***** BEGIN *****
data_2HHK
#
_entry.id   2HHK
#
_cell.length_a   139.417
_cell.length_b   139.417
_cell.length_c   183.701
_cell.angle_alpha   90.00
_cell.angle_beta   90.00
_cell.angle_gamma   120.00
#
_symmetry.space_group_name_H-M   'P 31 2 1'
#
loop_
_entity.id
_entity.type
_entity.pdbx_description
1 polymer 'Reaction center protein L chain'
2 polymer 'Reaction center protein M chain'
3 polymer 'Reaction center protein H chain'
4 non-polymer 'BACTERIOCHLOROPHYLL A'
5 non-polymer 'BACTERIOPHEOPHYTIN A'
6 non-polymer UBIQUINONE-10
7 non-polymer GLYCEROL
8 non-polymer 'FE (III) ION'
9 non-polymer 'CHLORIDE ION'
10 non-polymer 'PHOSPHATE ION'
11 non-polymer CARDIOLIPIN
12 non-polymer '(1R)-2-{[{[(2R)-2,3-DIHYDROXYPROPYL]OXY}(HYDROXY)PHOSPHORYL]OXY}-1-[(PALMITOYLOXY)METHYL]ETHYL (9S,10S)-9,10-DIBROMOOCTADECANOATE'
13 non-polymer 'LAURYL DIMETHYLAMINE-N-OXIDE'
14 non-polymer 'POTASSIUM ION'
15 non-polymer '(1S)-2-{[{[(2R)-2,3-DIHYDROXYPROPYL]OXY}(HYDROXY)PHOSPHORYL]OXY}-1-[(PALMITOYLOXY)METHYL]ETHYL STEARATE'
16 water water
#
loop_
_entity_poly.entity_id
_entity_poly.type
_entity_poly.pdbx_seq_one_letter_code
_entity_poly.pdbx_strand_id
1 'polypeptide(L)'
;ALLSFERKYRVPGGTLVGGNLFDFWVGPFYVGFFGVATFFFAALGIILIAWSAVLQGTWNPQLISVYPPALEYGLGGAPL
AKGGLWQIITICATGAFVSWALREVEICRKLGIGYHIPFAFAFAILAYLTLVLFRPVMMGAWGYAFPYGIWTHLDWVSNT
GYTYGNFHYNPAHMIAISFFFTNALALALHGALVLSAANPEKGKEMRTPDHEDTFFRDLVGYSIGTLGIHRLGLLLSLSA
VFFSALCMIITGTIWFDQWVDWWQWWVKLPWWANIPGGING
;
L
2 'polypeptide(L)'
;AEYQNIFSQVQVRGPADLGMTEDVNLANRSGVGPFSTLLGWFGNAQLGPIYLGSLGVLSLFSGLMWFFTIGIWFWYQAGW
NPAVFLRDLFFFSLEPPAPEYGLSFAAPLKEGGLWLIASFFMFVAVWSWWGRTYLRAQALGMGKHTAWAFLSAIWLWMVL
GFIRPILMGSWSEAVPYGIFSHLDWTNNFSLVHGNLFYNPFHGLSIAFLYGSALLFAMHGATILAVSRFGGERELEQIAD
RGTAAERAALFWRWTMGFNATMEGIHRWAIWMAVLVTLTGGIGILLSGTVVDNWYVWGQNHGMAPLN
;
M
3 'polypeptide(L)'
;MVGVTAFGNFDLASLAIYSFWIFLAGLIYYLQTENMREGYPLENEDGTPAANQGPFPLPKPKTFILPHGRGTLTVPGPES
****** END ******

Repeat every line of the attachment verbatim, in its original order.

data_2HHK
#
_entry.id   2HHK
#
_cell.length_a   139.417
_cell.length_b   139.417
_cell.length_c   183.701
_cell.angle_alpha   90.00
_cell.angle_beta   90.00
_cell.angle_gamma   120.00
#
_symmetry.space_group_name_H-M   'P 31 2 1'
#
loop_
_entity.id
_entity.type
_entity.pdbx_description
1 polymer 'Reaction center protein L chain'
2 polymer 'Reaction center protein M chain'
3 polymer 'Reaction center protein H chain'
4 non-polymer 'BACTERIOCHLOROPHYLL A'
5 non-polymer 'BACTERIOPHEOPHYTIN A'
6 non-polymer UBIQUINONE-10
7 non-polymer GLYCEROL
8 non-polymer 'FE (III) ION'
9 non-polymer 'CHLORIDE ION'
10 non-polymer 'PHOSPHATE ION'
11 non-polymer CARDIOLIPIN
12 non-polymer '(1R)-2-{[{[(2R)-2,3-DIHYDROXYPROPYL]OXY}(HYDROXY)PHOSPHORYL]OXY}-1-[(PALMITOYLOXY)METHYL]ETHYL (9S,10S)-9,10-DIBROMOOCTADECANOATE'
13 non-polymer 'LAURYL DIMETHYLAMINE-N-OXIDE'
14 non-polymer 'POTASSIUM ION'
15 non-polymer '(1S)-2-{[{[(2R)-2,3-DIHYDROXYPROPYL]OXY}(HYDROXY)PHOSPHORYL]OXY}-1-[(PALMITOYLOXY)METHYL]ETHYL STEARATE'
16 water water
#
loop_
_entity_poly.entity_id
_entity_poly.type
_entity_poly.pdbx_seq_one_letter_code
_entity_poly.pdbx_strand_id
1 'polypeptide(L)'
;ALLSFERKYRVPGGTLVGGNLFDFWVGPFYVGFFGVATFFFAALGIILIAWSAVLQGTWNPQLISVYPPALEYGLGGAPL
AKGGLWQIITICATGAFVSWALREVEICRKLGIGYHIPFAFAFAILAYLTLVLFRPVMMGAWGYAFPYGIWTHLDWVSNT
GYTYGNFHYNPAHMIAISFFFTNALALALHGALVLSAANPEKGKEMRTPDHEDTFFRDLVGYSIGTLGIHRLGLLLSLSA
VFFSALCMIITGTIWFDQWVDWWQWWVKLPWWANIPGGING
;
L
2 'polypeptide(L)'
;AEYQNIFSQVQVRGPADLGMTEDVNLANRSGVGPFSTLLGWFGNAQLGPIYLGSLGVLSLFSGLMWFFTIGIWFWYQAGW
NPAVFLRDLFFFSLEPPAPEYGLSFAAPLKEGGLWLIASFFMFVAVWSWWGRTYLRAQALGMGKHTAWAFLSAIWLWMVL
GFIRPILMGSWSEAVPYGIFSHLDWTNNFSLVHGNLFYNPFHGLSIAFLYGSALLFAMHGATILAVSRFGGERELEQIAD
RGTAAERAALFWRWTMGFNATMEGIHRWAIWMAVLVTLTGGIGILLSGTVVDNWYVWGQNHGMAPLN
;
M
3 'polypeptide(L)'
;MVGVTAFGNFDLASLAIYSFWIFLAGLIYYLQTENMREGYPLENEDGTPAANQGPFPLPKPKTFILPHGRGTLTVPGPES